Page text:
BRAINIAC: It’s all in the keyboards……….
In between songs early on in a pretty lively and rockin’ set, Brainiac bassist Juan Monasterro finally loses his patience with the typically passive and almost-motionless Chapel Hill crowd. He moves beyond his earlier conversational chit-chat about nearby Winston-Salem and Amish people (a sly insinuation/commentary on the crowd’s polite and almost-puritanical rock show behavior?) and full-on into a wholehearted plea for some sort of action or sign of life:
“Honk if you’re horny, motherf@kers! Do something! Get some weedwhackers going here. What the f@k are you guys doing? This is a college town! Kickstands, whatever! I went to college, I went to art school, you know?”
Then immediately the drums kick in and Brainiac is right back to doing its hyper quirk-punk with damaged keyboards thing. It makes perfect sense why this Dayton, Ohio quartet would be a bit confused or taken aback by the passive response from the audience. After all, only Truman’s Water and a scant few others could match Brainiac’s on-stage energy level as far as mid-’90s indie- rock goes. During song after song of high-octane, fun-fueled spaz- thrash, Brainiac’s lead singer and part-time guitarist/keyboardist Timmy Taylor jerks and dances around stage with a humorously self-assured style that I found quite entertaining if a bit drenched in the slightly glammish rock star coolness that Brainiac sometimes displays (see also Option-hunks Girls Against Boys). But, hey, there once was another Ohio band called Devo that was somewhat image-obsessed too, right? And you don’t have to put Brainiac under the microscope for too long before finding some robot-like traces of Devo’s quirky punk outlook and slight technological fixation.
“I never really got into Devo until after we started getting compared to Devo,” Taylor remarks. When asked if he could see the Brainiac/Devo link, Taylor replied, “Aesthetically, yeah. I don’t think musically as much, but I definitely dig what they were doing.”
Another description (and one that might help complete Brainiac’s musical equation) would be to say that Brainiac are the ’90s indie-rock realization of NYC’s Contortions. The Contortions’ fast-and-tight, sax-led, no-wave punkish attack can easily be seen as a precedent to Brainiac’s best, punk-transcending songs: speedy, choppy and tight bursts of raucous rock energy, punctuated by occasional guitar and keyboard madness. But oddly enough, neither Taylor nor anyone else in Brainiac seems to have ever heard James Chance and his gang. “I’ve heard of them, but I never heard them. We’ve gotten one comparison to them.” With a laugh, Taylor finishes, “Well, that makes two I guess.”
Precedents aside, what helps Brainiac stand out a little from its ’90s peers is the fact that the band has augmented its sound with keyboards since its inception in 1992. While he used to use the growing-in-popularity Moog keyboards, Taylor now makes his noises and plays his damaged and fractured Cars-y new wave “licks” on an Oberheim synthesizer. “It’s the same kind of technology, just pushed to the farthest possible point. The Oberheim was the most complex, completely programmable synth they made. It was made about ten years ago. Right after they made those, they started making them more sample-based and those are much more prevalent now.”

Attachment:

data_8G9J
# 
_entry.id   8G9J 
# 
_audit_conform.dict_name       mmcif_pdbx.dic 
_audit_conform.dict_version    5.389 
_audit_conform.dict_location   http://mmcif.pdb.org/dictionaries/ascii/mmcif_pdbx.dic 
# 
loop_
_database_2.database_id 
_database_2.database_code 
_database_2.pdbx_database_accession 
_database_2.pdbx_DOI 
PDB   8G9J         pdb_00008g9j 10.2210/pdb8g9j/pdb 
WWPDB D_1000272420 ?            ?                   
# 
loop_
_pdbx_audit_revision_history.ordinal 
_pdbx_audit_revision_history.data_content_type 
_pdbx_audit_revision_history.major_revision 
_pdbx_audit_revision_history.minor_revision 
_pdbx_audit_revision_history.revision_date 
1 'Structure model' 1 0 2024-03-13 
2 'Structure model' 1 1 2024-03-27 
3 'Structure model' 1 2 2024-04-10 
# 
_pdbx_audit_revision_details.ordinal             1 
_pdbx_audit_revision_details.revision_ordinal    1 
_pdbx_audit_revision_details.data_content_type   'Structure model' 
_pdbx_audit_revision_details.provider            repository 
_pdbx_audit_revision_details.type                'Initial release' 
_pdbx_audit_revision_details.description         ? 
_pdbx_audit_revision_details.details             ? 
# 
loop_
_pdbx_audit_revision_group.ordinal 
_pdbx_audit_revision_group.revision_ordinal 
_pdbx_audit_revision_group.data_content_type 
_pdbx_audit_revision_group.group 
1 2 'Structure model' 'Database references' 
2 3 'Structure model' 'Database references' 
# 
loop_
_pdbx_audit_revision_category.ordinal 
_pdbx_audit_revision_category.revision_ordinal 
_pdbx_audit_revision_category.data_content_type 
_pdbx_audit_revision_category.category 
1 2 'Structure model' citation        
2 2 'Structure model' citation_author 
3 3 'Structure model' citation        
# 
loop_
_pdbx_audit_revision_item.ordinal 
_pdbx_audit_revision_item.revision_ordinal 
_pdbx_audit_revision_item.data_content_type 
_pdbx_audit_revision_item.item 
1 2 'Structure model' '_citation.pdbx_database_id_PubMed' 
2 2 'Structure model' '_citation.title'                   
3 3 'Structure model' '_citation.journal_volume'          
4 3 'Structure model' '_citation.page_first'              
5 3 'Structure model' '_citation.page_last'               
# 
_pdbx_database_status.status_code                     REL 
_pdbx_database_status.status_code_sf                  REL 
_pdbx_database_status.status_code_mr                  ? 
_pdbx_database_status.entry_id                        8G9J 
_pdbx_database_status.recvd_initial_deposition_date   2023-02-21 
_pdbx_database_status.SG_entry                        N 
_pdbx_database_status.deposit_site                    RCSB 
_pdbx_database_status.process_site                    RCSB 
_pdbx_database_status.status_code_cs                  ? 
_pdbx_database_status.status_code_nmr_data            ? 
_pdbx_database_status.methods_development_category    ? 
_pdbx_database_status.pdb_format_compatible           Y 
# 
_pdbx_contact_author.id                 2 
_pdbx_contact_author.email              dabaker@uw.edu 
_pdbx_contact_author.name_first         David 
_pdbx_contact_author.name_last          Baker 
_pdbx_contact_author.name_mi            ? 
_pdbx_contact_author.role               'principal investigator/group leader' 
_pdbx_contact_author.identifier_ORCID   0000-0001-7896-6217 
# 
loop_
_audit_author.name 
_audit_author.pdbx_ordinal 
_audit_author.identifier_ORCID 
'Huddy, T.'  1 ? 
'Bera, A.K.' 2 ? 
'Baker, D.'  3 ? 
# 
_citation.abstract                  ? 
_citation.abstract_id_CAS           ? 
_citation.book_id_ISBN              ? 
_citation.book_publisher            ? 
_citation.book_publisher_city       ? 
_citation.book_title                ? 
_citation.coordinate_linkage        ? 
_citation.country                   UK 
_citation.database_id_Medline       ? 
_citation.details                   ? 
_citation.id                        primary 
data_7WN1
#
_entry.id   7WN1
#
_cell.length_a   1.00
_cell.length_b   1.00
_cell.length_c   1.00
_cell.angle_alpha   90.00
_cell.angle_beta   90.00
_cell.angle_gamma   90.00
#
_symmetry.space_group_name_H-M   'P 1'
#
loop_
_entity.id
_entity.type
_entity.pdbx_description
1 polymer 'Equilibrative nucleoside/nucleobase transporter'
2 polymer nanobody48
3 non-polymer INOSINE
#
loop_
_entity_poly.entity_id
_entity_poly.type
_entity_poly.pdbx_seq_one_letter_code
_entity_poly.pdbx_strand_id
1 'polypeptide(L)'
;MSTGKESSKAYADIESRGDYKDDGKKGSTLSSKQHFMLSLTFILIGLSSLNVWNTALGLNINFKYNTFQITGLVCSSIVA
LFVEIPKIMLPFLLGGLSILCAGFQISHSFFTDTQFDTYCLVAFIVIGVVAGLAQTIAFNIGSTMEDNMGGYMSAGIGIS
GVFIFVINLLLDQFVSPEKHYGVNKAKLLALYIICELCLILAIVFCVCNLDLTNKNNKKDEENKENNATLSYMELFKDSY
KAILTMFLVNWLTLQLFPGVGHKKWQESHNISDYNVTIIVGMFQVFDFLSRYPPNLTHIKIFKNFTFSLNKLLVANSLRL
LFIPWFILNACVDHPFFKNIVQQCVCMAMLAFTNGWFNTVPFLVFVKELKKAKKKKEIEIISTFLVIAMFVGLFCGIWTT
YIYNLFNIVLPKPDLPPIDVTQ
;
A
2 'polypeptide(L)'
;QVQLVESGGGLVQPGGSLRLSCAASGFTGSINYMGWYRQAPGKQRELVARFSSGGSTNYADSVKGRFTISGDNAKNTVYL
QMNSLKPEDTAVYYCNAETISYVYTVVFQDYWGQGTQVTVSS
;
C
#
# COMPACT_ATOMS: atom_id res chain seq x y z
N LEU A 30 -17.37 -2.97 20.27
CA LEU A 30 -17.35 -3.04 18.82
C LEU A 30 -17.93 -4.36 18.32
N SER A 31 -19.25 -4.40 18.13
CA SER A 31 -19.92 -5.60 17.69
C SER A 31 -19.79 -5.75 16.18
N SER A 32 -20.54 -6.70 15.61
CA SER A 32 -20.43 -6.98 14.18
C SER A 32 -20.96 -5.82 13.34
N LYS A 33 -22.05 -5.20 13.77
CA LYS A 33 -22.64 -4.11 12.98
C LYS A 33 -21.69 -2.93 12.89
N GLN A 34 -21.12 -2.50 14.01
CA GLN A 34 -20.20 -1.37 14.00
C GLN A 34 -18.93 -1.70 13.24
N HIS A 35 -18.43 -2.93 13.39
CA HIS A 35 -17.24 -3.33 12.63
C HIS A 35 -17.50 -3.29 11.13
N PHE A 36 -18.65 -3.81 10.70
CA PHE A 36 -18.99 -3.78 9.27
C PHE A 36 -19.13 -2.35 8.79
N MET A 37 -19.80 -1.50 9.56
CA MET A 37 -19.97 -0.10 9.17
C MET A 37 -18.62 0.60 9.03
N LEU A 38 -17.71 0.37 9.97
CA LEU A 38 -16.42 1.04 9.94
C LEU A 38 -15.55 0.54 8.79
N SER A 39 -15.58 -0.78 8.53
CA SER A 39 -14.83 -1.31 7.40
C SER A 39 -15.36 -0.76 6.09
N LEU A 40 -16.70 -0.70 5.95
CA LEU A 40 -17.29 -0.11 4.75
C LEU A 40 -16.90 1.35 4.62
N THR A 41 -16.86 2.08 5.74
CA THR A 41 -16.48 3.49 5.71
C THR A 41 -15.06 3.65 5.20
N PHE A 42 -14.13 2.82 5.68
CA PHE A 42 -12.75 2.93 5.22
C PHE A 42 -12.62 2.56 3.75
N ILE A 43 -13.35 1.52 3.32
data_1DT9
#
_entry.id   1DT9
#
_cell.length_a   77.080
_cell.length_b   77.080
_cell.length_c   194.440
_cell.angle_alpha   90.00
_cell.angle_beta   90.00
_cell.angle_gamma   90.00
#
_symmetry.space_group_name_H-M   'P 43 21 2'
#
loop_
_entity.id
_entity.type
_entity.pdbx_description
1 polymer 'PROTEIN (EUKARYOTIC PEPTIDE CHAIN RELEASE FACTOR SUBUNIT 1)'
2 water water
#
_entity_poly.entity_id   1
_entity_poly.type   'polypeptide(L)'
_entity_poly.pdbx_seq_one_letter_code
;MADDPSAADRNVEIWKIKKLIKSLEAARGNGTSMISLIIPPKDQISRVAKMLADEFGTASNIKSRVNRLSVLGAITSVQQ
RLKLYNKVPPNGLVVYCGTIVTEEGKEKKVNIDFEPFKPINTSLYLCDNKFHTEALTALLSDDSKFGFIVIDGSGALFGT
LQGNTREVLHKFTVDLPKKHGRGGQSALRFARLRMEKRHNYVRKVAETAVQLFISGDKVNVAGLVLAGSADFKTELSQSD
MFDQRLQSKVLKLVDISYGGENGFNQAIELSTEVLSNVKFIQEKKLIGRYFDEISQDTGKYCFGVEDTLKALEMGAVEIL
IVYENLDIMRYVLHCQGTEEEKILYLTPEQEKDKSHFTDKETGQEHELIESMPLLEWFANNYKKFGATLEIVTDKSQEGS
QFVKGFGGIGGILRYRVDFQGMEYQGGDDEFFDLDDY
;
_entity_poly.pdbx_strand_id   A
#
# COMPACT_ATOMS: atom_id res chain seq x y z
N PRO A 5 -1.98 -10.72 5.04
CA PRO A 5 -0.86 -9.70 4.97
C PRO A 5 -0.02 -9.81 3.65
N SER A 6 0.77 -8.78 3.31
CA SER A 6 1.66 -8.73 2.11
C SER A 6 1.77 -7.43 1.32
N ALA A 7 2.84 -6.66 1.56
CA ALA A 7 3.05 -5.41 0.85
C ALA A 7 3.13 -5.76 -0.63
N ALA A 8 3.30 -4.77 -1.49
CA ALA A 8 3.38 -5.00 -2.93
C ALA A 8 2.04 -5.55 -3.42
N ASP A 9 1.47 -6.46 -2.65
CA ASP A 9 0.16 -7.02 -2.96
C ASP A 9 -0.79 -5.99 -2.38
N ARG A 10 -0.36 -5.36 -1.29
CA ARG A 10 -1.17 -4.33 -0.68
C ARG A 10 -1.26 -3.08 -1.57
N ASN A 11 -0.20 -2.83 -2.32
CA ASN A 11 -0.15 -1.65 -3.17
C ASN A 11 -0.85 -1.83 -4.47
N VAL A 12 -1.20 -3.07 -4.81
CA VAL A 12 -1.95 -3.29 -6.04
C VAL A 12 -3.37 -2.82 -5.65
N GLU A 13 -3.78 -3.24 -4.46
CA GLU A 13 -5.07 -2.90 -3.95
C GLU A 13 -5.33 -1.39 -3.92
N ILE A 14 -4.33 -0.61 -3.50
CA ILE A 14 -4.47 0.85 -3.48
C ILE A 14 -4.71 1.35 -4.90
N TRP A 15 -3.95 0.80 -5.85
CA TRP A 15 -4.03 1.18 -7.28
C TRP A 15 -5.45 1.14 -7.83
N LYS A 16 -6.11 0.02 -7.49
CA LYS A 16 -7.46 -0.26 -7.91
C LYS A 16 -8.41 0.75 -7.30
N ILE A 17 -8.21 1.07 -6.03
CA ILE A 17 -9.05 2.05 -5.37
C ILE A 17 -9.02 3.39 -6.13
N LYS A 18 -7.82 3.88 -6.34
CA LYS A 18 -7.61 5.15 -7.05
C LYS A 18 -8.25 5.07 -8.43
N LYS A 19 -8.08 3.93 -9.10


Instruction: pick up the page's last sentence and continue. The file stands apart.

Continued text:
While Brainiac’s keyboards have made them sort of an indie- rock anomaly in the past, that situation is lessening more and more every day. All too rare only a few years ago, the use of keyboards in rock is becoming much more common in the mid-’90s, as Stereolab, Pavement, Trans Am, Tortoise, Run On, Butterglory, Yo La Tengo, and Six Finger Satellite help the rock underground break out of its guitar/bass/drums straightjacket. “Well, there were people using keyboards back then,” Taylor comments, “but it seems that there’s a lot more bands that I like using them right now….Six Finger Satellite are really great.” Taylor’s admiration for Six Finger Satellite makes sense, as that Providence combo are actually the most-Brainiac-like of the above list. Both Brainiac and Six Finger Satellite use keyboards in a noise- appreciative and driving post-punk manner; keyboards are not used to break away from rock or accentuate its melodies so much as they are used as aids in accelerating rock to a crazier and more demented level.
This style seems to be working fairly well for Brainiac. After putting out a couple of albums on the Dutch East-spawned Grass Records, Brainiac inked a deal last year with the esteemed Touch and Go label. And it looks as though the band is part of a recent crop of diverse and promising Touch and Go signees (Man…or Astro-man?, Polvo, Dirty Three, etc.) that the label will be counting on now that a good chunk of its roster has seemingly either broken up (Tar, Don Caballero, the rumored-to-be-kaput-soon Shellac) or made the leap to the majors (Girls Against Boys, Jesus Lizard). So as you might expect, Brainiac are happy with their recent label-switch. “Yeah, it’s great,” Taylor remarked. “It’s still pretty new, but it’s definitely working well. It’s hard to explain…better distribution, stuff like that. Touch and Go have worked out the kinks because they’ve been doing it for so long. When we started with Grass it was a brand new label, so they had to learn a lot from the mistakes that they made on our records.”
Released in March, Hissing Prigs in Static Couture is not only Brainiac’s full-length debut on Touch and Go, but it’s the band’s third and best record to date as well. Odder, campier, and impressively wider in range than the live show, Hissing Prigs gives more room to Timmy Taylor’s kinda-grating, kinda-funny vox and not quite enough to the catchy and choppy screwed-up short-attention-span synth-punk that moves me the most. But, I guess that’s what the live show is for, right? You know, doing kickstands and stuff?